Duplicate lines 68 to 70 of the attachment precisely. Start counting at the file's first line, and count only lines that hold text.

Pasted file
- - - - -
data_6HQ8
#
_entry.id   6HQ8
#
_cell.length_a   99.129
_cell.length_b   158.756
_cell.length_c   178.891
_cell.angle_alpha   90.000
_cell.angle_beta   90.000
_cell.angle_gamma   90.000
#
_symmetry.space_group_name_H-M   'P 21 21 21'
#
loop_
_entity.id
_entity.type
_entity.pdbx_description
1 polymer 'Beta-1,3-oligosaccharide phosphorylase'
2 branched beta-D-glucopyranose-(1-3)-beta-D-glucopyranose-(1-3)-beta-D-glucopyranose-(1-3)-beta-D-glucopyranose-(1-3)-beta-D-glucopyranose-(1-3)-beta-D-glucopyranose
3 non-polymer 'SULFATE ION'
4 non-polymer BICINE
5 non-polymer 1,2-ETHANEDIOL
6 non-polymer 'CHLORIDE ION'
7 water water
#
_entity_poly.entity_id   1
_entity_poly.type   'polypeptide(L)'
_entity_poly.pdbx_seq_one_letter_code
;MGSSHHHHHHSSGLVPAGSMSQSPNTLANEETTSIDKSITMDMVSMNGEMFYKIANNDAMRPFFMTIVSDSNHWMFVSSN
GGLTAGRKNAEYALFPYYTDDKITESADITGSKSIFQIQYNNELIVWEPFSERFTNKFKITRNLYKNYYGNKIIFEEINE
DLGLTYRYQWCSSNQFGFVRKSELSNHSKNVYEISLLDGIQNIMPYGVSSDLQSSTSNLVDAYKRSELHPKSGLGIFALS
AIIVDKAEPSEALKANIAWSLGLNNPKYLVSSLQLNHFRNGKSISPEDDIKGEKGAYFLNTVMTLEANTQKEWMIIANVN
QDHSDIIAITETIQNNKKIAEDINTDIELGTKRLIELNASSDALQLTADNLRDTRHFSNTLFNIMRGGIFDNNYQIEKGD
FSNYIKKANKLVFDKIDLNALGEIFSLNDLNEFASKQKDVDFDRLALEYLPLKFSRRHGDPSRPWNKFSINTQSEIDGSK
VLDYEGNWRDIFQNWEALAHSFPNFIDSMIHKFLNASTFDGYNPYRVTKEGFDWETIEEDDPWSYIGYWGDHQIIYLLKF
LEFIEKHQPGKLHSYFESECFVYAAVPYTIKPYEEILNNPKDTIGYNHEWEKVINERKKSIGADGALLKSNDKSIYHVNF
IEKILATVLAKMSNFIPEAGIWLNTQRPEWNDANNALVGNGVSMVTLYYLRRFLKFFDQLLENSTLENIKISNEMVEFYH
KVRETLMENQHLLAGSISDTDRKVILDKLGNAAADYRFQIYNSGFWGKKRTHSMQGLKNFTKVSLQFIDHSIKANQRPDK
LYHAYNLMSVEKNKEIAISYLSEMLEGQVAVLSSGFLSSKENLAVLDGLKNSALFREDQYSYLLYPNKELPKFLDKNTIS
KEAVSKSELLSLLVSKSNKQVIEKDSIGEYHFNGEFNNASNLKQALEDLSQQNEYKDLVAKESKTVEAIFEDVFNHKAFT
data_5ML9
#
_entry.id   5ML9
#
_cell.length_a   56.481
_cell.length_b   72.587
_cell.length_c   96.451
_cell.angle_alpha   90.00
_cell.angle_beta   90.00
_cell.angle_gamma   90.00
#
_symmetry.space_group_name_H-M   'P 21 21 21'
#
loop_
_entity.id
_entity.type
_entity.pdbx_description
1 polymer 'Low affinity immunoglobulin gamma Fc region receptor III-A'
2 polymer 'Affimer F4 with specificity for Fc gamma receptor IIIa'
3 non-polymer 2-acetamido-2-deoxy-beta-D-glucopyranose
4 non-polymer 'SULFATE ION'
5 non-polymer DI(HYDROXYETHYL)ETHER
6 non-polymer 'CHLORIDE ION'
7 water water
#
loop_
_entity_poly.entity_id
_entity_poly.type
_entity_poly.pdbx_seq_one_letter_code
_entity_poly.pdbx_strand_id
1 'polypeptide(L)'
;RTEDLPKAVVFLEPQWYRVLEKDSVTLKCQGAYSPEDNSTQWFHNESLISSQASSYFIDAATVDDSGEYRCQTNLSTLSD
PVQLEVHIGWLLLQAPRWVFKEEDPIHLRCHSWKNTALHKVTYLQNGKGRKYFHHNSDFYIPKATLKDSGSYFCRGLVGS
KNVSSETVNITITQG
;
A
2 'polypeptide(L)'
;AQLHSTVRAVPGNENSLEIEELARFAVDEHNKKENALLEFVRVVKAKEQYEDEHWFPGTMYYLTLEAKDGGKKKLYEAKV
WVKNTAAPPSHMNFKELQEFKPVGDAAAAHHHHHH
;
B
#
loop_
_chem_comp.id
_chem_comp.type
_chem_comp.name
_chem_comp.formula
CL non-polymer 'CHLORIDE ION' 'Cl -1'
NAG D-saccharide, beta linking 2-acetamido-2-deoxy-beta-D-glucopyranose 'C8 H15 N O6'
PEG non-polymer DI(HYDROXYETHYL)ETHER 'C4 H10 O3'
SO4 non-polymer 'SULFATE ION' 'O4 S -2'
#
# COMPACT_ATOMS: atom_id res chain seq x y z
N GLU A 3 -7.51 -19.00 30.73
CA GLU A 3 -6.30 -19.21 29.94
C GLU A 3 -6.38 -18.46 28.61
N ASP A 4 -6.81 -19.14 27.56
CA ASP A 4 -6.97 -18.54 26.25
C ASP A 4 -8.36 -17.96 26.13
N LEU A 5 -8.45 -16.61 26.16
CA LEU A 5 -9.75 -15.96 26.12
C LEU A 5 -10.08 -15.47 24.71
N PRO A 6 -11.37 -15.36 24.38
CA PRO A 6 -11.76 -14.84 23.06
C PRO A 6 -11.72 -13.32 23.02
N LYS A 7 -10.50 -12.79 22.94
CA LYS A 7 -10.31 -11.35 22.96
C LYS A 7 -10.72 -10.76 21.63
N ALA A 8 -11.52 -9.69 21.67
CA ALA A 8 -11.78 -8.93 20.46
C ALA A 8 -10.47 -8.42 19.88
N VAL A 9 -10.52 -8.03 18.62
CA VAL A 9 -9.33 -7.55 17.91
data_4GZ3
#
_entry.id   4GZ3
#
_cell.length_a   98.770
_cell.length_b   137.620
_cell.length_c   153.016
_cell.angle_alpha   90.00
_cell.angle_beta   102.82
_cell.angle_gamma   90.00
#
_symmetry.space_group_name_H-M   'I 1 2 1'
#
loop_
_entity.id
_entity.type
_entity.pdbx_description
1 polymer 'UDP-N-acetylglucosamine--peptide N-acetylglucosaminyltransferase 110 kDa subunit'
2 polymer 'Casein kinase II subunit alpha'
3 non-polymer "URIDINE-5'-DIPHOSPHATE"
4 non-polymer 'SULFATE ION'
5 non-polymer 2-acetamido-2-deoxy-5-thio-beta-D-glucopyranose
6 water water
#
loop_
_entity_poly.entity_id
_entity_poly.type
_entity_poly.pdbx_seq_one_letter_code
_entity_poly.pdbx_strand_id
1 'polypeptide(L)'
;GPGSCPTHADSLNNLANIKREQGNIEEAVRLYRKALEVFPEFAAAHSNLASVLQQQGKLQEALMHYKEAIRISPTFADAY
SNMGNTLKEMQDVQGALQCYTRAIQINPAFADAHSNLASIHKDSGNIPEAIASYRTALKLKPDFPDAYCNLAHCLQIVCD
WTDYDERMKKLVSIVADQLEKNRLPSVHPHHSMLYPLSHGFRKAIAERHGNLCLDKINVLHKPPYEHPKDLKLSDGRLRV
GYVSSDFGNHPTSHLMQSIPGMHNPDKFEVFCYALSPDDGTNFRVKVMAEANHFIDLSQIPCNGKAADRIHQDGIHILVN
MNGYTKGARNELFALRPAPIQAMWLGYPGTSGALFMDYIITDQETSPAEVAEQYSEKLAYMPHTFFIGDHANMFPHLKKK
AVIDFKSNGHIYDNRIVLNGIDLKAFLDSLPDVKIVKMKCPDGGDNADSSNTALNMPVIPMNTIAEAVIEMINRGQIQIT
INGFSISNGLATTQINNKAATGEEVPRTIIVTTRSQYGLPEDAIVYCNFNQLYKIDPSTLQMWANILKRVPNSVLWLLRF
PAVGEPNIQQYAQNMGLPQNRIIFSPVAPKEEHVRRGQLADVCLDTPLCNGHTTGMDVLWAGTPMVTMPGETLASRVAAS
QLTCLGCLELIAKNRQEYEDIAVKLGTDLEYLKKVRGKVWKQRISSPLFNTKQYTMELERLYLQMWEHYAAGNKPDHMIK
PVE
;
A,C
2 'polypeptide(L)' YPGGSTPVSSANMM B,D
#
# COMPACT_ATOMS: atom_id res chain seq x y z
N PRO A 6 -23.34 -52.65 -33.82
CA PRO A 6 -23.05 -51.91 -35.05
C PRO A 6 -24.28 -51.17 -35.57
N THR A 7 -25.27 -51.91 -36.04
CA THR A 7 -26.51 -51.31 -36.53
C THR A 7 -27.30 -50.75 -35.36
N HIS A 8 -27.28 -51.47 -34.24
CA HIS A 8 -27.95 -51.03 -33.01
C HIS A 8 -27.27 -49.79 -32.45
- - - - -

_entity_poly.type
_entity_poly.pdbx_seq_one_letter_code
_entity_poly.pdbx_strand_id